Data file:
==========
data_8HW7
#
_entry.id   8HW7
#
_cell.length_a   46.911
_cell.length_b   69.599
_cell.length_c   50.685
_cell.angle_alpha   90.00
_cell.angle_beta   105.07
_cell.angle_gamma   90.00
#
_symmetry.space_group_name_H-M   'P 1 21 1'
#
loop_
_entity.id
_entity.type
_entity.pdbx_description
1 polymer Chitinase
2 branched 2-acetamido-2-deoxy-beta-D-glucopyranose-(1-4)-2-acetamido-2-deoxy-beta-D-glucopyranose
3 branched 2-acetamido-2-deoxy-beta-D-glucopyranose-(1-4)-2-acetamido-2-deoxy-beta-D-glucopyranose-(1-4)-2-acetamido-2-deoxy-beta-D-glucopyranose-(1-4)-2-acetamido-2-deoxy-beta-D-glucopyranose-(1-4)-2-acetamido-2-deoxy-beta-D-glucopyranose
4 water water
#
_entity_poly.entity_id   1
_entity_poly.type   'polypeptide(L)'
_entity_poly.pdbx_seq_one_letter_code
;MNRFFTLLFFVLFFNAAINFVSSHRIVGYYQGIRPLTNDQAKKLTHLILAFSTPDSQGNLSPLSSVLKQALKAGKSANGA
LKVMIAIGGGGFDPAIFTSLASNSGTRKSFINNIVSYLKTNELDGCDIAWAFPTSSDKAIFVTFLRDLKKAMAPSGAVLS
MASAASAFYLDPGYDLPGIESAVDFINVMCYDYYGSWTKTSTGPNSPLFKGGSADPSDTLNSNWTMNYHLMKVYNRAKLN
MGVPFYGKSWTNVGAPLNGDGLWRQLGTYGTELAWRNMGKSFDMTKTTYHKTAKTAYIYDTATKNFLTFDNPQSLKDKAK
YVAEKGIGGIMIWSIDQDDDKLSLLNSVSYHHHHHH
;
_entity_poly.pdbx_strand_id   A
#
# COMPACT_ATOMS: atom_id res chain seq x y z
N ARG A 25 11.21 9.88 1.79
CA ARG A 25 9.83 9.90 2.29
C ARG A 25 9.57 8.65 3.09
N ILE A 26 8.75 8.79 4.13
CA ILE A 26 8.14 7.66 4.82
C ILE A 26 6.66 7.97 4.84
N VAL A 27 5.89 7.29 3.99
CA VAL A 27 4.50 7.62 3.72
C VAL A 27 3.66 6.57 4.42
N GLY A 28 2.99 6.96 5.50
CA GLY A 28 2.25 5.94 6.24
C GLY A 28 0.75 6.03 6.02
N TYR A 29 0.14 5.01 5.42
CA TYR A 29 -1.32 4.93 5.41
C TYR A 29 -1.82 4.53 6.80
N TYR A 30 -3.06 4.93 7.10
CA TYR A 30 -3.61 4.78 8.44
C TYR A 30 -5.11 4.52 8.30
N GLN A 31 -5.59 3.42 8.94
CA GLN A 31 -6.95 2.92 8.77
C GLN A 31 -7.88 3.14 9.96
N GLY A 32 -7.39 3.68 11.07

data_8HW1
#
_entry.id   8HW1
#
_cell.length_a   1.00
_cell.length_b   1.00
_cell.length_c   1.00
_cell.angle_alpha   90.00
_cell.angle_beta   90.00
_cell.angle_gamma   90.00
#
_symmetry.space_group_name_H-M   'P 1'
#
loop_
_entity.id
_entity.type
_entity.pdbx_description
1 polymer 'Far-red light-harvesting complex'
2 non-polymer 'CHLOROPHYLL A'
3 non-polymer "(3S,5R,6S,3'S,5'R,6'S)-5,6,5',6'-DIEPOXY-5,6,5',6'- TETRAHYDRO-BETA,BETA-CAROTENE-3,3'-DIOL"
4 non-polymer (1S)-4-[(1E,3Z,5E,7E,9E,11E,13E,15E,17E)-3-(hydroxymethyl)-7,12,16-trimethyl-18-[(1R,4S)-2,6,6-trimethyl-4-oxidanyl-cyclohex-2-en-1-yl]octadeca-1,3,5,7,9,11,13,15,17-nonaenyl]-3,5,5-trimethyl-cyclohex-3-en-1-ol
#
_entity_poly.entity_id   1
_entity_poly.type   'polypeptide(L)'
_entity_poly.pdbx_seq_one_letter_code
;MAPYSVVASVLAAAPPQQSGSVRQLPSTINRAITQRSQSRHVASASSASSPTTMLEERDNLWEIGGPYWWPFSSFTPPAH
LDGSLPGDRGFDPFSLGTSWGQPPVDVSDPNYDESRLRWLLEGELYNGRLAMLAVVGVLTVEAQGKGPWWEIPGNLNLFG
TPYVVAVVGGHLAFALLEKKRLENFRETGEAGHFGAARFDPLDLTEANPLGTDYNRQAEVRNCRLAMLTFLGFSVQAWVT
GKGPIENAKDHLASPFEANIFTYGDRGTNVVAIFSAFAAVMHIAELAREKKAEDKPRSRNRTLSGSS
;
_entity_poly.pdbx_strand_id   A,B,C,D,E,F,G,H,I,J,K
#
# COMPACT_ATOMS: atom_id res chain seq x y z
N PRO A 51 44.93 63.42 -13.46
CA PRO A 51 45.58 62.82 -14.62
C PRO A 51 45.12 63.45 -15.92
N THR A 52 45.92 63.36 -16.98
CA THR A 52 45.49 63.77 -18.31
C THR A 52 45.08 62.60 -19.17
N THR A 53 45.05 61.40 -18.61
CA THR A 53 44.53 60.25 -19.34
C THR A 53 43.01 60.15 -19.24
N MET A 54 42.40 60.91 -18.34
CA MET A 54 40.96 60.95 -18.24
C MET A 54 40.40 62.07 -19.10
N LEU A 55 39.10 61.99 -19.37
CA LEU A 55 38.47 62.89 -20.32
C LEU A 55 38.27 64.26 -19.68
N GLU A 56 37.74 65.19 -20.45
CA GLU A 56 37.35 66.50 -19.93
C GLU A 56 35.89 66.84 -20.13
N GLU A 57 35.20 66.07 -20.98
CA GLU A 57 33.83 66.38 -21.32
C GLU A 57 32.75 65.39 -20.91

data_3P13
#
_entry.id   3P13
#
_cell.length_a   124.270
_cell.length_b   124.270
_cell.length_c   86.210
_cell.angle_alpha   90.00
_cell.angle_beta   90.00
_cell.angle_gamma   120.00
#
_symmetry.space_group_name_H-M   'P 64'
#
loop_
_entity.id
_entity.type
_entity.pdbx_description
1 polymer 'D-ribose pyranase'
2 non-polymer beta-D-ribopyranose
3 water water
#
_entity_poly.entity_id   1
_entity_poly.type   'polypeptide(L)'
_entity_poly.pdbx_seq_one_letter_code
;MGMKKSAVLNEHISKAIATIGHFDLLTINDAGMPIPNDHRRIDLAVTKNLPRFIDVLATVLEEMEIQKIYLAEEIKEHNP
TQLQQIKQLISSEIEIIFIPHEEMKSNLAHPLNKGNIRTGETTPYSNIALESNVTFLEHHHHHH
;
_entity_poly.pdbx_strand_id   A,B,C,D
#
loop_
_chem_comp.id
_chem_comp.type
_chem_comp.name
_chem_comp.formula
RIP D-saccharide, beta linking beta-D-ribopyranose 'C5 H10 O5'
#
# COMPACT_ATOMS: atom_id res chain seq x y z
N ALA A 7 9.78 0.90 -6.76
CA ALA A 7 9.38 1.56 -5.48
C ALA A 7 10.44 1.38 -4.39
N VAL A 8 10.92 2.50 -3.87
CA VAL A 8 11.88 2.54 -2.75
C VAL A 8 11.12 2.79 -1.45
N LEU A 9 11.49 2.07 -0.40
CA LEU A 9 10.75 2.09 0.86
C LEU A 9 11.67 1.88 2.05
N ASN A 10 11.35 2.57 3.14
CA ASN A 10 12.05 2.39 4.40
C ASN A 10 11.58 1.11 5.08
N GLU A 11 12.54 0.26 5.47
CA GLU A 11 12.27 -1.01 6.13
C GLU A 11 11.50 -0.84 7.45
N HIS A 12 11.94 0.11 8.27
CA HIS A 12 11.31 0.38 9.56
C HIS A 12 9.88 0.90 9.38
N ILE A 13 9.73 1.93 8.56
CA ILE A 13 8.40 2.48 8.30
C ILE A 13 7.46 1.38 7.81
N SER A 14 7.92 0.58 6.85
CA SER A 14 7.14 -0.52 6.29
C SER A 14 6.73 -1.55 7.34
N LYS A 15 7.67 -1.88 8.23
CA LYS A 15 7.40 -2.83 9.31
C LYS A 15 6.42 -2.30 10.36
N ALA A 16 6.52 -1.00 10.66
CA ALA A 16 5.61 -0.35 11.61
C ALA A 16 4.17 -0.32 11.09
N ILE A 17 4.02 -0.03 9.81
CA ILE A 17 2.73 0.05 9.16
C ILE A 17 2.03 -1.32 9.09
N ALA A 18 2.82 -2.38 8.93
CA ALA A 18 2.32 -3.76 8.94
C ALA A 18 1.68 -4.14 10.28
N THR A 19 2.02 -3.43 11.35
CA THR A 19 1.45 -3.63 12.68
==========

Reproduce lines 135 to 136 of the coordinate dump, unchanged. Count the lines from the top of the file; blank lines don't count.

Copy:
;MGMKKSAVLNEHISKAIATIGHFDLLTINDAGMPIPNDHRRIDLAVTKNLPRFIDVLATVLEEMEIQKIYLAEEIKEHNP
TQLQQIKQLISSEIEIIFIPHEEMKSNLAHPLNKGNIRTGETTPYSNIALESNVTFLEHHHHHH